It’s taken me a long time to be able to admit this: I am racist.
It’s something tough to say about myself. I’m not sure I totally understand it. A part of why I don’t like to talk about it is because I don’t think it’s very true. At least not comparatively. And that’s my out – comparatively.
I love comparatively. I’m not that bad. I wouldn’t say that.
And it’s true to some respect. Perhaps even to a large respect. But just like Jesus teaches me to say that I am a murderer because I hate and that I’m an adulterer because I lust, I think I have to say that I’m a racist because I judge people based on the color of their skin. I don’t know why I do. I don’t think I was explicitly taught this way. But I was taught it. And I do think it. I also think other things. That I’m better than fast food workers or welfare beneficiaries or people in certain neighborhoods. These things are wrong too.
I ministered to college students at OU for 10 years. I received a masters degree there, so I’m a graduate myself. I love Norman. I love OU. I spent a ton of time in fraternities and sororities. And the dorms and union and coffee shops and sports fields and all over town.
I’m not shocked at all to hear racist chants come out of the mouths of presumably drunk 20 year olds. That’s not because I know that SAEs are like that. Or because I think Tri Delts are like that. Or anyone. It’s because there is a culture that promotes it. We’re not past it. We’re not over it. We’re not smarter than that. We see it and injest it and sometimes it has to come out of our mouths for us to see that that’s what we think and feel and believe, however it got in there. Hopefully that doesn’t happen in the media and hopefully you don’t get expelled from college.
But sometimes you do. We have a society and we have rules that say that certain things are wrong. I think we should all be vigilant to stop that hate speech no matter when we hear it – in music, at the gym, in our homes, and everywhere. I appreciate and commend President David Boren’s stand to say that this is not acceptable behavior at OU. That’s true. I also appreciate that he said that he doesn’t think it’s an isolated incident. That’s also true.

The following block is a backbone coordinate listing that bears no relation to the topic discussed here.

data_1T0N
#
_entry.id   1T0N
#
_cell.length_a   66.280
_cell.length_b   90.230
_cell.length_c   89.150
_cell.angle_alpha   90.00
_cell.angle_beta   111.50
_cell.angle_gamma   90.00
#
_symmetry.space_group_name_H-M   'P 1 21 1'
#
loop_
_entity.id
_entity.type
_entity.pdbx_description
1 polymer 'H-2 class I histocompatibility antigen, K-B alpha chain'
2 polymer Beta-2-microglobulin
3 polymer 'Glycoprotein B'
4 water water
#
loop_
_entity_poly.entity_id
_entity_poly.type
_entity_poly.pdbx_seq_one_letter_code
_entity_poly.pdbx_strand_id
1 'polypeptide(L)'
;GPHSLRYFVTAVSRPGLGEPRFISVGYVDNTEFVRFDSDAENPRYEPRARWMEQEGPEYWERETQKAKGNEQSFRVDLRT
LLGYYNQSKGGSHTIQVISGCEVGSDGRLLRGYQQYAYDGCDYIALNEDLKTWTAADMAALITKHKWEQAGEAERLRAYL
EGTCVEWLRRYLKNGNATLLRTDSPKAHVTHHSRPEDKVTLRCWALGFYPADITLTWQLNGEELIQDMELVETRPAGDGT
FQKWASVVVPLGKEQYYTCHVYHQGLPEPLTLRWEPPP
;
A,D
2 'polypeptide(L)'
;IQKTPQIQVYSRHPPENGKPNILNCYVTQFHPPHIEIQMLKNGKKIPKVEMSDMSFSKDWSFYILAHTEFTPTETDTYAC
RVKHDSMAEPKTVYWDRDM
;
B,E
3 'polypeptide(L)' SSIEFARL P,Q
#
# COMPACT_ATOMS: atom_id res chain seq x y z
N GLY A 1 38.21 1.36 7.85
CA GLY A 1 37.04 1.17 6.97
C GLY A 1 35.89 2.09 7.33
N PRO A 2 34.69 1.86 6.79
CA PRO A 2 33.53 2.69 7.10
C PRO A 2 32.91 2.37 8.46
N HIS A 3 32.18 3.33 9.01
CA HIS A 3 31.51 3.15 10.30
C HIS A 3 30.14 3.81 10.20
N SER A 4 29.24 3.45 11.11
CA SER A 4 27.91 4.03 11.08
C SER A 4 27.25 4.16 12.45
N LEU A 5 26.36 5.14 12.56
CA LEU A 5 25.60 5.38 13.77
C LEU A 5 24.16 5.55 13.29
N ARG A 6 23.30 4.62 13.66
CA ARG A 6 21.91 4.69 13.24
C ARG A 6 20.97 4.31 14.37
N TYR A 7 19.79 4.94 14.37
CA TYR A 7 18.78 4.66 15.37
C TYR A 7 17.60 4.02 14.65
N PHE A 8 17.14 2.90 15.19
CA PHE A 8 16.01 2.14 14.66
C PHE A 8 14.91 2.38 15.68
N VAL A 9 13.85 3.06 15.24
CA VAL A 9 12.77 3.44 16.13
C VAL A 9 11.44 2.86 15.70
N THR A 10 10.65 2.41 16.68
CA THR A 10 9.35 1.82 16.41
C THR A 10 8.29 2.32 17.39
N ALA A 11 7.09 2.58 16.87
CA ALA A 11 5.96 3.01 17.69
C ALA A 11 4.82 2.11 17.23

But I do take issue with one sentence. President Boren said, “You disgust me.”
I understand why he said it. It is disgusting. He’s mad as he should be. There is and should be anger. But I’d much rather he said, “What you did is disgusting.”
To me that’s different. Perhaps I’m just covering semantics, but I don’t think so. I think what these young men did and said was shameful and there is and should be shame and guilt. But I don’t think they are shameful entities, as if they are no unworthy of any sort of forgiveness and or redemption. They were speaking out shame and hatred. Shall we now give them shame and hatred?
I think that is too easy. We can hate the haters, but then aren’t we also haters? It can feel good to hate. We can get inside a different hate club and then comparatively feel much better because our hate is justified and justifiable.
Thats what I do. I’m not talking about giving them a pass. I’m not talking about okaying all free speech and just saying ah they’ll grow out of it.
I’m saying that what they said and did disgusts me too. And that I see that very thing inside of me. And when I get inside of a group that reinforces that hate, it comes out quite naturally and if it were filmed I’d be in big big trouble.
I see it in Ferguson. I see it in Selma. I see it at OU. I see it in Oklahoma City. I see it in the hearts of men and women. I see it in myself.
I long for repentance, change, hope and a true freedom found as we deal with the real hope that there is no condemnation for those found in Christ Jesus and that all of the walls are taken down and we can truly walk together as brothers and sisters in Christ, fighting for each other and the true dignity of all people created in the image of God, which is everyone everywhere. I need that hope. I’m on that bus. I need change. I need forgiveness. I need true friendship. I need my shame to be transformed to love. Let’s admit it. Let’s work to change it. Let’s get involved and talk about it. Let’s see it and ask for help. Let’s cry out. Let’s weep. Let’s walk together in tough conversations. Let’s forgive. Let’s hope for more and different and deeper and better. What’s the way forward?